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The Ipcress File (1965)
If James Bond films are about the over-the-top explosions sexual and otherwise of international espionage, then The Ipcress File, a British film released in 1965, is about its bureaucratic banality. Pussy Galore? Not likely to show up in your typical B-107.
from the novel by Len Deighton
Sidney J. Furie
Best Art Direction
"The Americans have put a tail on Palmer."
"How very tiresome."
Michael Caine plays Harry Palmer, an agent whose B-107 characterizes him as "insubordinate, insolent, with possible criminal tendencies." We first see him making a morning espresso the realm of gourmets in 1965 and arriving late for work. He likes birds, dislikes paperwork and has a tendency to smirk. When Ross (Guy Doleman), his chief at the Ministry of Defence, transfers him to another outfit, he warns him about his future boss. "Dalby works his men," he says blandly. "And he doesn't even have my sense of humor." "Yes, sir," Palmer replies dryly, "I shall miss that, sir."
This transfer has a meet the new boss, same as the old boss feel to it, for both men meet Palmer while staring out their windows, and, without turning, chastise him for not closing the door behind him. Dalby's outfit is in charge of investigating Britain's "brain drain": 126 government scientists have left their positions over the last two years, many without rational reason. The most recent, Radcliffe, was kidnapped and one of Dalby's agents killed. One gets the feeling that among Dalby's button-down agents, the relatively rebellious Palmer will be the first to track him down, and he is, but again through bland, bureaucratic means: he rings up a Scotland Yard friend, finds out the chief suspect has been ticketed many times in a particular area of London, and stakes him out. When they meet in a library he offers money for Radcliffe; when he has to fight his henchman, it's a weak affair compared with the crisp, roundhouse punches we see in movies.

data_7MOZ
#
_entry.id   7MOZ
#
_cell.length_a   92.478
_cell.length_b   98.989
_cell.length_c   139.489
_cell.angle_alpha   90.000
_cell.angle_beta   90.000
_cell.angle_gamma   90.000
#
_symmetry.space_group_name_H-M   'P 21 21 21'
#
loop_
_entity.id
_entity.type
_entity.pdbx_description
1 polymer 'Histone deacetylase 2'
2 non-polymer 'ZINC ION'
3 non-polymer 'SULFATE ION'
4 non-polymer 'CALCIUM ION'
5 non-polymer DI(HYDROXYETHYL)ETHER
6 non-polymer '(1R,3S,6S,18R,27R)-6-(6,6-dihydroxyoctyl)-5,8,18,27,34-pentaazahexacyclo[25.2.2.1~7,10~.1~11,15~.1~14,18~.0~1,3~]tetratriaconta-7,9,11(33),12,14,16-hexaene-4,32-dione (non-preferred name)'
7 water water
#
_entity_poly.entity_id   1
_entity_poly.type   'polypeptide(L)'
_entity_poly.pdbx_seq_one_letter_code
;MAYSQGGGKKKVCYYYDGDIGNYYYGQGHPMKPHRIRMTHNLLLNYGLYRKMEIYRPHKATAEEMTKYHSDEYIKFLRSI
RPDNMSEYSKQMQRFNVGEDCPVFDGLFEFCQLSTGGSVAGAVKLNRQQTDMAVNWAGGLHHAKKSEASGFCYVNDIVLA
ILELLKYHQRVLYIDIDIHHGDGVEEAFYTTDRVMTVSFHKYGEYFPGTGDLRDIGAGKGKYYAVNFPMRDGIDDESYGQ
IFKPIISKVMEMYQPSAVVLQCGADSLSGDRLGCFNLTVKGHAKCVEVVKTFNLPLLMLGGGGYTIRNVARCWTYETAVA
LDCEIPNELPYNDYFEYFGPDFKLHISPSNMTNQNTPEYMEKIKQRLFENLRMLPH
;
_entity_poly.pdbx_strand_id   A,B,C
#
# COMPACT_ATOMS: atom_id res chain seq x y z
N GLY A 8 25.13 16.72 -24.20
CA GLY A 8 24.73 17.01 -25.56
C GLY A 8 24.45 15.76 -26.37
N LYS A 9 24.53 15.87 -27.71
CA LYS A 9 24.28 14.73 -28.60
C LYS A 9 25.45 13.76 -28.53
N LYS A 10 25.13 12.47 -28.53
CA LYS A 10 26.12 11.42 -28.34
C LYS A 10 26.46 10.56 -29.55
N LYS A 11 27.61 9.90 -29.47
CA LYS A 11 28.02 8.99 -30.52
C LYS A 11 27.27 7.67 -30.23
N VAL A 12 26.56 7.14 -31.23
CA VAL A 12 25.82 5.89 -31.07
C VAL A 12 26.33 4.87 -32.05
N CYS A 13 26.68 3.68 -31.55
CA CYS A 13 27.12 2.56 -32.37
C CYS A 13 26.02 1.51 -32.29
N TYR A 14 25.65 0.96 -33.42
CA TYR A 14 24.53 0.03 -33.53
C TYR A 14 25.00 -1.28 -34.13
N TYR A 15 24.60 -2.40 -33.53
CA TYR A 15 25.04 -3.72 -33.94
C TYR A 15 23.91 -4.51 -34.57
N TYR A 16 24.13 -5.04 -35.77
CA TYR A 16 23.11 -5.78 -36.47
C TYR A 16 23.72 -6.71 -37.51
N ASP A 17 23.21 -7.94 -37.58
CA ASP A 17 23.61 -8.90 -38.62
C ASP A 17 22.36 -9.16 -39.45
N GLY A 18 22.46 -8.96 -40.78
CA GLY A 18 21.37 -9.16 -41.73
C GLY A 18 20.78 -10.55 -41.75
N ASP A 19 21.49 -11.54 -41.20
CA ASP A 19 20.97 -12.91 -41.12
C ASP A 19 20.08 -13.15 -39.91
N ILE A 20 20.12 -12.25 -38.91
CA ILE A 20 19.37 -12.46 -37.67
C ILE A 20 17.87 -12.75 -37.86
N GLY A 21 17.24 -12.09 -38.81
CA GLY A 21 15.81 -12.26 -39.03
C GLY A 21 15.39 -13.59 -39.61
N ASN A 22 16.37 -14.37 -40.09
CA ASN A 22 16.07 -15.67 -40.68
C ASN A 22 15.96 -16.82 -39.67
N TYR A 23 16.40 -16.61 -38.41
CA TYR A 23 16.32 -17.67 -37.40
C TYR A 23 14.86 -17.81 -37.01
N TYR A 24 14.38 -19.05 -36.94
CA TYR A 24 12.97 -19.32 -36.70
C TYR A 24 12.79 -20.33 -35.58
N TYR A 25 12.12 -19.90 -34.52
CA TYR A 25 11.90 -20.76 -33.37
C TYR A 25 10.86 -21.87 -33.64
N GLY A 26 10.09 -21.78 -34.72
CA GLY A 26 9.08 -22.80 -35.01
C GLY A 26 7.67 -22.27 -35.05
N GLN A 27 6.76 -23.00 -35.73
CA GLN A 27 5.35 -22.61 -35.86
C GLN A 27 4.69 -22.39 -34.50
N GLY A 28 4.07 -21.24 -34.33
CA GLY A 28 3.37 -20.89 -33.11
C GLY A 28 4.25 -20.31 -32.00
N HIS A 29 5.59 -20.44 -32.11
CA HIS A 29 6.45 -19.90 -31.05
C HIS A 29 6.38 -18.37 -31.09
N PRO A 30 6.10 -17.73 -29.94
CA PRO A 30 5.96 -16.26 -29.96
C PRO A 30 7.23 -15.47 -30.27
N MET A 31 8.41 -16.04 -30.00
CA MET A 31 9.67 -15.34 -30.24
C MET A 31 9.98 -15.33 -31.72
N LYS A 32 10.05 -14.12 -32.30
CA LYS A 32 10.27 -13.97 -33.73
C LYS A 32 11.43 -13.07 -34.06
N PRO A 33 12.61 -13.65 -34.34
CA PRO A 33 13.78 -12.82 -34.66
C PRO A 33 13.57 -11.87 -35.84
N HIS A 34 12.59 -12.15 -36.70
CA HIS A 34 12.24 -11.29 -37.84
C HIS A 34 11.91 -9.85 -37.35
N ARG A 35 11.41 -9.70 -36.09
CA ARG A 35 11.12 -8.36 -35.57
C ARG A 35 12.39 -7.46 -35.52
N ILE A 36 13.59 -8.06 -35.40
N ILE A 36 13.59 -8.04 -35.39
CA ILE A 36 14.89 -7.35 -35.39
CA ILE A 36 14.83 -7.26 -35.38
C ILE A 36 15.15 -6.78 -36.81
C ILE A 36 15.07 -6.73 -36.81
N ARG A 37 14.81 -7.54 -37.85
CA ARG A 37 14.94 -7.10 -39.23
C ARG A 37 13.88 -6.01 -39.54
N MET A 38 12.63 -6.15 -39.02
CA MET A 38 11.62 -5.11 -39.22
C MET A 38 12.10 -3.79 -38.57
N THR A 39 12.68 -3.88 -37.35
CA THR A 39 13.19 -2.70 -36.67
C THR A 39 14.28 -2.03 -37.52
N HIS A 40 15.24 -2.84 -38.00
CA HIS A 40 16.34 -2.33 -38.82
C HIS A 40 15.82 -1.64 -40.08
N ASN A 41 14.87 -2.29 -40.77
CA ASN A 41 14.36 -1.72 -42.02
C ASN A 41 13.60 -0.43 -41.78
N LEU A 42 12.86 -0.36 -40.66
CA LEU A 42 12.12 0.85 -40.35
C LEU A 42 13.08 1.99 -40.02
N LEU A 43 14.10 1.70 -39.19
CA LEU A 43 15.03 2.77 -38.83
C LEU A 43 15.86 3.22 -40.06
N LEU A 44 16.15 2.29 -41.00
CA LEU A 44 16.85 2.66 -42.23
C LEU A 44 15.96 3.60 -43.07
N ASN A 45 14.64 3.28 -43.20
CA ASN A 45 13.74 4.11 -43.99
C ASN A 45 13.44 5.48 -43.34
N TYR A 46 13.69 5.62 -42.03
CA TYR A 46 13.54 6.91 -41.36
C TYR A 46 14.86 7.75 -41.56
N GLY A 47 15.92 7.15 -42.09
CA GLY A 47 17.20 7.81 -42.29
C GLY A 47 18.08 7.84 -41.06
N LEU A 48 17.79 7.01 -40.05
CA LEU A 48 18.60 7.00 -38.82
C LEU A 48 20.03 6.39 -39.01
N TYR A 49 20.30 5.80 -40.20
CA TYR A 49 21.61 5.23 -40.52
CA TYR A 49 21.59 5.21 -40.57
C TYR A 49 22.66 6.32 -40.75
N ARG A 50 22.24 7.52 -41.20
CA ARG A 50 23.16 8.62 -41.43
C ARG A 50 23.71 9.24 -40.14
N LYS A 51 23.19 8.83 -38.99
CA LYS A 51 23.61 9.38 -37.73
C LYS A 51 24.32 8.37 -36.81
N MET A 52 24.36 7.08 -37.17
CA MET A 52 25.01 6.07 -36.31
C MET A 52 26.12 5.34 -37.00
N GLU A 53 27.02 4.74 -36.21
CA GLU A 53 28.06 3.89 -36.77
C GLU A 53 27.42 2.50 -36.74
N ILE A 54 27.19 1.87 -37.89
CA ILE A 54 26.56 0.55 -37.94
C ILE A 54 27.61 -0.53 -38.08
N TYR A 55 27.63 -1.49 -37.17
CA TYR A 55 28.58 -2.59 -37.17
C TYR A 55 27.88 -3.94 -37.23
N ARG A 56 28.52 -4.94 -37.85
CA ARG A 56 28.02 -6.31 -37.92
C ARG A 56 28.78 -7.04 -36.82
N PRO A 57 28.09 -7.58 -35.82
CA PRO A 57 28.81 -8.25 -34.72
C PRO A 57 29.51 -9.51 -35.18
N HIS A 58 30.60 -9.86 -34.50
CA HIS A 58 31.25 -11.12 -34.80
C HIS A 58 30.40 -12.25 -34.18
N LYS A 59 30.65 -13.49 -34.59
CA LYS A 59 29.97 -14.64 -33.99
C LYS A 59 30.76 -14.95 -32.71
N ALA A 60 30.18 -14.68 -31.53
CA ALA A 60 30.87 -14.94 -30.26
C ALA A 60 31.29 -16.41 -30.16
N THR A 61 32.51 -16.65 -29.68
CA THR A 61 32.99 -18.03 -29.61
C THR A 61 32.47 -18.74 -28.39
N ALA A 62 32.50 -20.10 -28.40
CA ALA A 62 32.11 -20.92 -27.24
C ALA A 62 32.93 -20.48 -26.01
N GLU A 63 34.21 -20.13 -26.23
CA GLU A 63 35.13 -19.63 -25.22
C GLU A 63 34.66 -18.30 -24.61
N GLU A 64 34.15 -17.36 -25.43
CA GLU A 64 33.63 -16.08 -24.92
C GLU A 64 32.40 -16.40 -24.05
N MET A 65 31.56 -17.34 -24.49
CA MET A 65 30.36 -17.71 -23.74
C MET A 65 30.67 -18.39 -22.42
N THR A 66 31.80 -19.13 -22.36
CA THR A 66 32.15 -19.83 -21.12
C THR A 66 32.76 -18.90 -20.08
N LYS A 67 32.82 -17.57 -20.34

Ipcress helped make a star out of Caine, while his bosses, the character actors Guy Doleman and Nigel Green, are wonderfully stiff and dry. But it's the camerawork that really recommends the movie. It's slightly jarring, forever off-kilter. Objects in the foreground often obscure the relevant action. Things are hidden in plain sight. Best, despite focusing on the bureaucratic blandness of counter-espionage work, the film is exciting. Most early Bond films pale when compared with more recent examples, because Bond is all about action and the action comes more quickly now. Ipcress, in contrast, is about character and class. It hardly seems dated at all.
May 8, 2001
© 2001 Erik Lundegaard